The constitutional principle of cooperation is one of the most important in the relations of the Spanish State with religious denominations and the Catholic Church. Year after year, the Spanish Episcopal Conference presents its activity report, in which it shows what the Catholic faith allows it to give back to the society in which it lives. Attention in hospitals, charity centers, soup kitchens, schools, universities, associations, foundations, parishes and other institutions have taken on special relevance during the time of the pandemic.
Everything that the Church is, what it receives and what it has, it puts at the service of others, because the Church cooperates. Cooperate when defending the religious freedom of all citizens,
and your own; cooperate when defending life; cooperate when defending educational freedom; he cooperates when he moves his faithful to help the most disadvantaged; cooperates in receiving foreigners and refugees, in caring for the sick, elderly and vulnerable; burying the deceased and comforting their relatives; and it also cooperates when it builds, maintains and spreads the ancient heritage bequeathed by so many generations of Catholic Christians, as a generous expression of their faith for the service of future generations.
Once again, the issue of registrations comes to the fore of public opinion. The legitimacy of the property of the Church with respect to the property registered by certificate is questioned. It is forgotten that this system was born with the Property Registry itself at the end of the 19th century, was maintained by the Second Republic and continued with successive modifications until its definitive abolition for the Church in 2015. The double registry access system, Complex for inscriptions and simple for registrations, it allowed the only two institutions with real estate prior to the constitution of the modern State -the Catholic Church and the State itself- to register -that is, register for the first time- their properties lacking title Sunday, increasing registration entries and making the Property Registry a useful and safe tool. In other words, the more registrations there were in the Registry, the more secure the Registry was in what it stated.
However, when reading the beginnings of the Property Registry from the perspective of the 21st century, it is often asserted, erroneously and unfairly, that the Catholic Church has appropriated something that is not its own, by using the only legal system of registration that it could be used for many of its assets, and it tends to be forgotten that registration and registration is not constitutive of the property right over registered assets, but merely declarative of the registry content.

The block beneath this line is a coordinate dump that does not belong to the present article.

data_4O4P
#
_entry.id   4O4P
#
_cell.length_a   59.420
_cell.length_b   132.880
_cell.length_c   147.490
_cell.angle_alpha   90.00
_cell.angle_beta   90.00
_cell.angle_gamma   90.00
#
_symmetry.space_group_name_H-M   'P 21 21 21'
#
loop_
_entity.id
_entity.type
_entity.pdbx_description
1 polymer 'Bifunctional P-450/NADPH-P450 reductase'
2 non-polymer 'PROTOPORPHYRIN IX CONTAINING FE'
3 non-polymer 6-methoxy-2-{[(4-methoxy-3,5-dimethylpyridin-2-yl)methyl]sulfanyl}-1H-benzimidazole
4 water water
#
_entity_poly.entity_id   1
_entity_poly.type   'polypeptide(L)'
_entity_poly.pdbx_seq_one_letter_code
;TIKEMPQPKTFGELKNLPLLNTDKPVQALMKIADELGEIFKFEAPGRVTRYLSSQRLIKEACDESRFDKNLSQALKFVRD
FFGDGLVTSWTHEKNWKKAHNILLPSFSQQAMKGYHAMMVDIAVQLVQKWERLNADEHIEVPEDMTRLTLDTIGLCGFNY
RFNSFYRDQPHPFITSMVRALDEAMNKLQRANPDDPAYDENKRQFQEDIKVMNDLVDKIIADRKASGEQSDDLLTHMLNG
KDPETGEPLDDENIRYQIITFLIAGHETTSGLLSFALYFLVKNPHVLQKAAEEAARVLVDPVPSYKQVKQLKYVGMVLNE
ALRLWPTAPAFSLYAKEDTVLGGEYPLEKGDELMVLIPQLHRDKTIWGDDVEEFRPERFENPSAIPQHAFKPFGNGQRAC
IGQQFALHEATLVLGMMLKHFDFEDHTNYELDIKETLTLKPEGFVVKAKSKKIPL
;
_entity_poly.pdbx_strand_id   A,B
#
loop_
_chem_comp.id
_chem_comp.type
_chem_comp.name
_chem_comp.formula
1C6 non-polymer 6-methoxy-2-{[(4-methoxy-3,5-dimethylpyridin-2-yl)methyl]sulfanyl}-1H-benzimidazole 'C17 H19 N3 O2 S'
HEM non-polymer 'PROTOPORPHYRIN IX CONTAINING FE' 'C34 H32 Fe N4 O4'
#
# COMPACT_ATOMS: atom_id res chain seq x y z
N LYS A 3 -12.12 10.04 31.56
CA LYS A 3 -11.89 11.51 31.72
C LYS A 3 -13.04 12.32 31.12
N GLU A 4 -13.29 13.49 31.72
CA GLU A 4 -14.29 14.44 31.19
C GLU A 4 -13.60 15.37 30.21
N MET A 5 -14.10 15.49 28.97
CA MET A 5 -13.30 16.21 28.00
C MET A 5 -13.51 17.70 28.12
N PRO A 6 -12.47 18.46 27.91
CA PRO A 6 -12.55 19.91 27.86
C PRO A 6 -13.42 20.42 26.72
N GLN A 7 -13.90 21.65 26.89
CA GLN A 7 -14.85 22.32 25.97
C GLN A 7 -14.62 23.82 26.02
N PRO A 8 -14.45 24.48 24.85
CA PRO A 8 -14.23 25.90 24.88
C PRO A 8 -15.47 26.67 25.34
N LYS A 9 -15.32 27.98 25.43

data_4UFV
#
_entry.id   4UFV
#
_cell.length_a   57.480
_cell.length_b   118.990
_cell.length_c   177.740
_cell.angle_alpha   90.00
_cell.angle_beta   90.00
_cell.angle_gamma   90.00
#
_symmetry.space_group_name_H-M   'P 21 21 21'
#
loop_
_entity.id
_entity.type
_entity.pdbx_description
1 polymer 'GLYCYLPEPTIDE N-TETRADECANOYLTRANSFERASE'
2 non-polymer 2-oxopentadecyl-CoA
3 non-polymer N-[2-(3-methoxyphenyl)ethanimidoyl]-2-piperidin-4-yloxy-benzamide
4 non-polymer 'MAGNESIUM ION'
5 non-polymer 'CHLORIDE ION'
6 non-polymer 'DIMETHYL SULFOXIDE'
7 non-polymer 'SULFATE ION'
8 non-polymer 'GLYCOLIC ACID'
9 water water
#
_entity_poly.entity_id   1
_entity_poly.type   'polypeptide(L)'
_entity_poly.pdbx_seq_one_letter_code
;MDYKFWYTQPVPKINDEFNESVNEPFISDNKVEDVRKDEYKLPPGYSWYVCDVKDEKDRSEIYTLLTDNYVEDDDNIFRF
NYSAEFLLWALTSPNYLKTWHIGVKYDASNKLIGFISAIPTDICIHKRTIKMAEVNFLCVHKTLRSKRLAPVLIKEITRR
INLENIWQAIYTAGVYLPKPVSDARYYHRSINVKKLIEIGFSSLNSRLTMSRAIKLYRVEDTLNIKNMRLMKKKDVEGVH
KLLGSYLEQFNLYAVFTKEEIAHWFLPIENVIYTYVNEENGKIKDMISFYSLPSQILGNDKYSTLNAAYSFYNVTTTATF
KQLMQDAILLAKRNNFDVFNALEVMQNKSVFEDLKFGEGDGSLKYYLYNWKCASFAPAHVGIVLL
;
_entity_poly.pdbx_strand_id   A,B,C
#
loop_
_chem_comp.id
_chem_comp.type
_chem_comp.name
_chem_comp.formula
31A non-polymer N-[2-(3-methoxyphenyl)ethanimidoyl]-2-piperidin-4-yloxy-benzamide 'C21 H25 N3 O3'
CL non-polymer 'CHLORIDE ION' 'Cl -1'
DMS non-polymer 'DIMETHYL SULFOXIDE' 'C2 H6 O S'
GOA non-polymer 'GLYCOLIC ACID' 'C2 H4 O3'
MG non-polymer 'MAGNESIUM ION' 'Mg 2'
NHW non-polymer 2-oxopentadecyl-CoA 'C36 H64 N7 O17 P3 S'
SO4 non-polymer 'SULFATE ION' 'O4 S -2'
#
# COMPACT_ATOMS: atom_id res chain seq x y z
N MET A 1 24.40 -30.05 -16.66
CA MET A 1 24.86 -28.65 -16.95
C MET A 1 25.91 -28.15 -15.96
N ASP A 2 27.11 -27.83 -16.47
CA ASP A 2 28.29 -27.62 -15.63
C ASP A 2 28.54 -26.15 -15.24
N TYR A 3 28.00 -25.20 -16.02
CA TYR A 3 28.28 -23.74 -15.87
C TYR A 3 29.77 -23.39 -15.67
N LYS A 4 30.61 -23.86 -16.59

If the Church had not registered any goods, it would continue to be the owner of those goods without registering. But the Church cooperated and acted diligently, complying with civil regulations at all times, thus facilitating the work of the Administration.
In 1998, a large part of their property had still not been registered due to an exclusion clause -not a prohibition- that affected places of worship as they were considered inalienable, and was applied, sometimes yes and sometimes not, to a good part of the churches and cathedrals with the impossibility of registering them in many cases, which once again affected the insecurity of the Land Registry. And the Church also cooperated in the interest of greater clarity and security regarding the ownership of its assets.
Let us not deceive ourselves, the hermitages in ruins, the churches under swamps or the chapels buried by roads that appear on the list of properties that the Government delivered to the Congress of Deputies in February 2021 are not of interest, but rather the usual cathedrals, as demonstrates the invasion of the autonomy of the Church over its own heritage presupposed by the new Preliminary Draft Law on Spanish Historical Heritage, of June 25, 2021, by constituting boards of trustees that decide above their legitimate owners on the use of sacred places most important that have been declared Cultural Assets of World Interest.
But the Church has once again cooperated, because it has never been opposed to collaborating with the secular authorities in the face of any patrimonial irregularity of any kind. Thus, he offered his availability to participate in the working group proposed by the Government and the Spanish Episcopal Conference to study the list. It has cooperated once again by studying the list in depth between the Episcopal Conference and all the Spanish dioceses, detecting its repetitions, registrations made by transmission -not by registration and therefore should not appear-, non-existent assets, transmissions not yet registered by third parties, about a thousand farms that they do not know to have registered and that nevertheless appear registered along with other irregularities. And finally, the Church has once again cooperated by delivering to the Government the analysis of the list with all the irregularities detected, without knowing why, given that, presumably, there will hardly be any of the irregularities that are of interest to the regional or local authorities. .
Today it is presumed again in many media that the Church has illegitimately appropriated what is not its own, despite the fact that the former minister, Mrs. Carmen Calvo, stated in February 2021 that “the registrations made by the Catholic Church have occurred at the protection of a legal situation”.
The Church has the right to use and enjoy its patrimony with the constitutional freedom that corresponds to it in the rule of law, a patrimony that, certainly, belongs to the citizens: those who call themselves Christians and are surnamed Catholics.
However, the Church will continue to carry out a diligent… and intelligent cooperation with its Heritage.
Carlos López Segovia is Deputy Secretary for General Affairs of the Spanish Episcopal Conference